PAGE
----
Unindexed benefits that never get increased: A story of the very poor, the dead, and the distracted  

There is a lot of interest these days in automatic indexation of benefits as inflation rises to levels that we have not seen in the past 40 years.

Generally speaking, indexation is the federal rule and the provincial/territorial exception. But EI at the federal level is not indexed and most social assistance programs at the provincial/territorial level continue to slowly erode to inflation.

And now they are eroding much faster.

But lack of indexation is not synonymous with no increases at all.

And that actually does happen. Some benefits just don’t get increased at all…. for decades.

Let’s look at two examples.

The first is a small program called GAINS-A (The Ontario Guaranteed Annual Income System for the Aged) and the other is the CPP death benefit. 

GAINS-A (The Ontario Guaranteed Annual Income System for the Aged)

In the 1984 Ontario provincial Budget, Treasurer Larry Grossman said:

“Last month I released a policy paper detailing Ontario’s proposal for reform of Canada’s retirement Income system. As we have already indicated, Ontario will raise GAINS payments for the single elderly in conjunction with increases in the federal Guaranteed Income Supplement.”[1]

Who knew that GAINS would never increase again – not even by a single cent – from the amount set in 1984?[2] 

CPP death benefit

For its part, the CPP death benefit has not been increased since 1998.

In 2016, the Funeral Services Association of Canada said:  

“CPP underwent major reforms in 1997 to put it on more sound financial footing. Premiums were increased and benefits decreased. The death benefit went from 6 months of benefits, up to a maximum of $3,580, down to a maximum of $2,500 and it has remained fixed there since, eroded every year by inflation.”[3]

If they had been indexed

Inflation since 1984 – as measured by the Consumer Price Index (CPI) – according to the Bank of Canada – has increased by 145% and it has increased by 62% since 1998. If GAINS-A had been indexed to inflation, it would have risen from $83 a month to $203 a month. If the CPP death benefit had been indexed, it would have risen from $2,500 to $4,070.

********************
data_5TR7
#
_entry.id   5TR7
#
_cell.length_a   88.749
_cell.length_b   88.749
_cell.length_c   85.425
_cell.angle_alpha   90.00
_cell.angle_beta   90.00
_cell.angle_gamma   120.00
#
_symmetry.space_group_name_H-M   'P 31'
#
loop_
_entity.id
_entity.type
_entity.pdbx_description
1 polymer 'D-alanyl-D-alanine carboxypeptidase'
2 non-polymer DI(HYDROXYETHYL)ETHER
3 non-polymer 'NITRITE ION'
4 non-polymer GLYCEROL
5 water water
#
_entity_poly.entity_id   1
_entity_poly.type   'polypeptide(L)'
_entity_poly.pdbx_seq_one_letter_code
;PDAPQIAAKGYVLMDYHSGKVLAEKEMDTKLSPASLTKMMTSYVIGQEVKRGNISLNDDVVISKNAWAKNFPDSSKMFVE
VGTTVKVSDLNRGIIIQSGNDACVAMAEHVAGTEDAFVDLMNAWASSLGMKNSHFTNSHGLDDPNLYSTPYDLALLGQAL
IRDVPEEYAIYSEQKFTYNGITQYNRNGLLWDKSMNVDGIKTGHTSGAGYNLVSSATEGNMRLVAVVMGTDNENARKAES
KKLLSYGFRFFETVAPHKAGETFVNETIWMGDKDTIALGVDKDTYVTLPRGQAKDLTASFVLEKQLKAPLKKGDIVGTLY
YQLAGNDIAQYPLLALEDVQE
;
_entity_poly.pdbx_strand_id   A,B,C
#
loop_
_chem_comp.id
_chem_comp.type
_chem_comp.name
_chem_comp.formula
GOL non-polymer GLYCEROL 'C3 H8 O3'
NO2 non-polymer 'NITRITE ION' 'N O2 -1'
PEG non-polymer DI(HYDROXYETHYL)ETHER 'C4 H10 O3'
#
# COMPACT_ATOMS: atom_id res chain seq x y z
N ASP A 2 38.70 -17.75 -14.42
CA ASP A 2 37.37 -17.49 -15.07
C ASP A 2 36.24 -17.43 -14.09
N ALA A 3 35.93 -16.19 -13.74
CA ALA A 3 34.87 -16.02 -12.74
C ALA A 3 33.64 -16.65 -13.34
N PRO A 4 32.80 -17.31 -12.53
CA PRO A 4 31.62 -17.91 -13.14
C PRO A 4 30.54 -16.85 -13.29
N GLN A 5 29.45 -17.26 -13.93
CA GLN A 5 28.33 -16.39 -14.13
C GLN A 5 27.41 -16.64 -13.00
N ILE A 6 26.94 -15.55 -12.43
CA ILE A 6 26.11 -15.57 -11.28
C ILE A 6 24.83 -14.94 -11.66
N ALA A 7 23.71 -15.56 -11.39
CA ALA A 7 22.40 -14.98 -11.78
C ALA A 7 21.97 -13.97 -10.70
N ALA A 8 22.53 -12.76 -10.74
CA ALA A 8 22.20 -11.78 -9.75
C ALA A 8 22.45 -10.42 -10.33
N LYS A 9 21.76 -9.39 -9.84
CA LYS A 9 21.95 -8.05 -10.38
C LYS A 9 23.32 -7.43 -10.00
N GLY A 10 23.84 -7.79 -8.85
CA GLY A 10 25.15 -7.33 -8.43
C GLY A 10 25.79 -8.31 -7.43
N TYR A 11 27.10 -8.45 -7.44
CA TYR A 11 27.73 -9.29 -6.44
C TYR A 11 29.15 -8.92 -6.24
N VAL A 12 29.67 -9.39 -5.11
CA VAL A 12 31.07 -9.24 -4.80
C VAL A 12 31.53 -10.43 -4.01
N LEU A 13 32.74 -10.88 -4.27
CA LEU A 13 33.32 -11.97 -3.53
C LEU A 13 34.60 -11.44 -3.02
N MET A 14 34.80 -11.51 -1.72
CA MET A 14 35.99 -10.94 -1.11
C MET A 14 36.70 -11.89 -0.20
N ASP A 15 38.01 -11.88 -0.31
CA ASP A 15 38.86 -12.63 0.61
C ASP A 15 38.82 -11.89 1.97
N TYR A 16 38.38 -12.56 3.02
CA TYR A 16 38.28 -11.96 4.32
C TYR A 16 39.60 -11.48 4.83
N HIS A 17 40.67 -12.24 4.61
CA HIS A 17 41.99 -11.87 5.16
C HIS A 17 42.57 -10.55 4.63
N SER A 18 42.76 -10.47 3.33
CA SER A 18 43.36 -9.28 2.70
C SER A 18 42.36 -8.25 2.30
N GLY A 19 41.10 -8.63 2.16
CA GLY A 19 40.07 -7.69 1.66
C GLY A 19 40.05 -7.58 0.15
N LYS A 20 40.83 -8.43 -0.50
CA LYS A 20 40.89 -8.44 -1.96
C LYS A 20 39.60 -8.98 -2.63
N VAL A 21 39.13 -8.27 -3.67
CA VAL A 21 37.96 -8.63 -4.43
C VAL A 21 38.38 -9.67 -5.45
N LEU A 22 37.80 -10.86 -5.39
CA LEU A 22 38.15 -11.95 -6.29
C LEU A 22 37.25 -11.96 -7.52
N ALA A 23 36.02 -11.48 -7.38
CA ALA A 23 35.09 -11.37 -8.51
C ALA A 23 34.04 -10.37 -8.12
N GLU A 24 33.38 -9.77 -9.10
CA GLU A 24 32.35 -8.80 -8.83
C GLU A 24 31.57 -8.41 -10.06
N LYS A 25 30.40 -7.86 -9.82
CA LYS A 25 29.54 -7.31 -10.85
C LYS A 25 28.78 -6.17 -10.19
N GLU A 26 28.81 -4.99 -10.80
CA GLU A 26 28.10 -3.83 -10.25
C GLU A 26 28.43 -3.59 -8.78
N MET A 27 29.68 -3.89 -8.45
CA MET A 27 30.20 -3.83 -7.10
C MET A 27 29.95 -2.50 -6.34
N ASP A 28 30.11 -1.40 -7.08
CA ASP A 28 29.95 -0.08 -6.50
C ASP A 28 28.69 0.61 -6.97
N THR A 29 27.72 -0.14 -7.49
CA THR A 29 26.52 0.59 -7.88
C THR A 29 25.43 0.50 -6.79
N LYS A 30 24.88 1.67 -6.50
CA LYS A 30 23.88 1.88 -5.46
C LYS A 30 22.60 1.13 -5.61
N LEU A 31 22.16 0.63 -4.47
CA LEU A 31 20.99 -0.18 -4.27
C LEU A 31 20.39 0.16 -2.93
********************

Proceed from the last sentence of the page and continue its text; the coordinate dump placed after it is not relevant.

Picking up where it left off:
Why indexation doesn’t happen

So, why so long without any increases?

There are plenty of reasons for no increases to GAINS-A.  Seniors’ benefits at the federal level have been raised far in excess of inflation over the long haul, camouflaging the inadequacies of the tiny GAINS-A program.

And CPP policy levers are complex and nested within a web of rules relating to the governance of CPP by two levels of government.

But rather than excuse decades of erosion, there are two groups that never seem to get an audience with politicians.

They are the very poor and the dead.

In the case of GAINS-A, the only seniors who receive it are those with non-benefit incomes of less than $2,000 a year. As you can imagine, not many seniors have income that’s that low. And people with income this low are often distracted by their poverty.

Looking at CPP death benefits, one of the largest groups that gets this benefit are elderly widows who must add it to their own taxable income in the year of their spouse’s death. Widows in this situation are distracted by a whole array of things related to funerals, estates and other life changes. CPP death benefit improvements may not be top of mind.

But it is beyond egregious that as a society we allow benefits to erode for decades just because advocacy is lacking.

So, let’s give ‘advocacy’ a nudge and shine a light not just on benefits that don’t get indexed but on important benefits that never seem to change.

It’s more than time to boost Ontario’s GAINS-A and the CPP death benefit.

JS/April 18,2022

[1] http://www.archives.gov.on.ca/en/historical_documents_project/82-86/ONTARIO_1984_BUDGET.pdf, p. 15

[2] In 2021, GAINS-A was briefly doubled as a response to the Covid-19 pandemic and then cut to the level it stood at in 1984. The CPP death benefit was also raised and then lowered again – a common element in the life of benefits that stay the same for decades.

[3] https://www.ourcommons.ca/Content/Committee/421/FINA/Brief/BR8111995/br-external/FuneralServiceAssociationOfCanada-e.pdf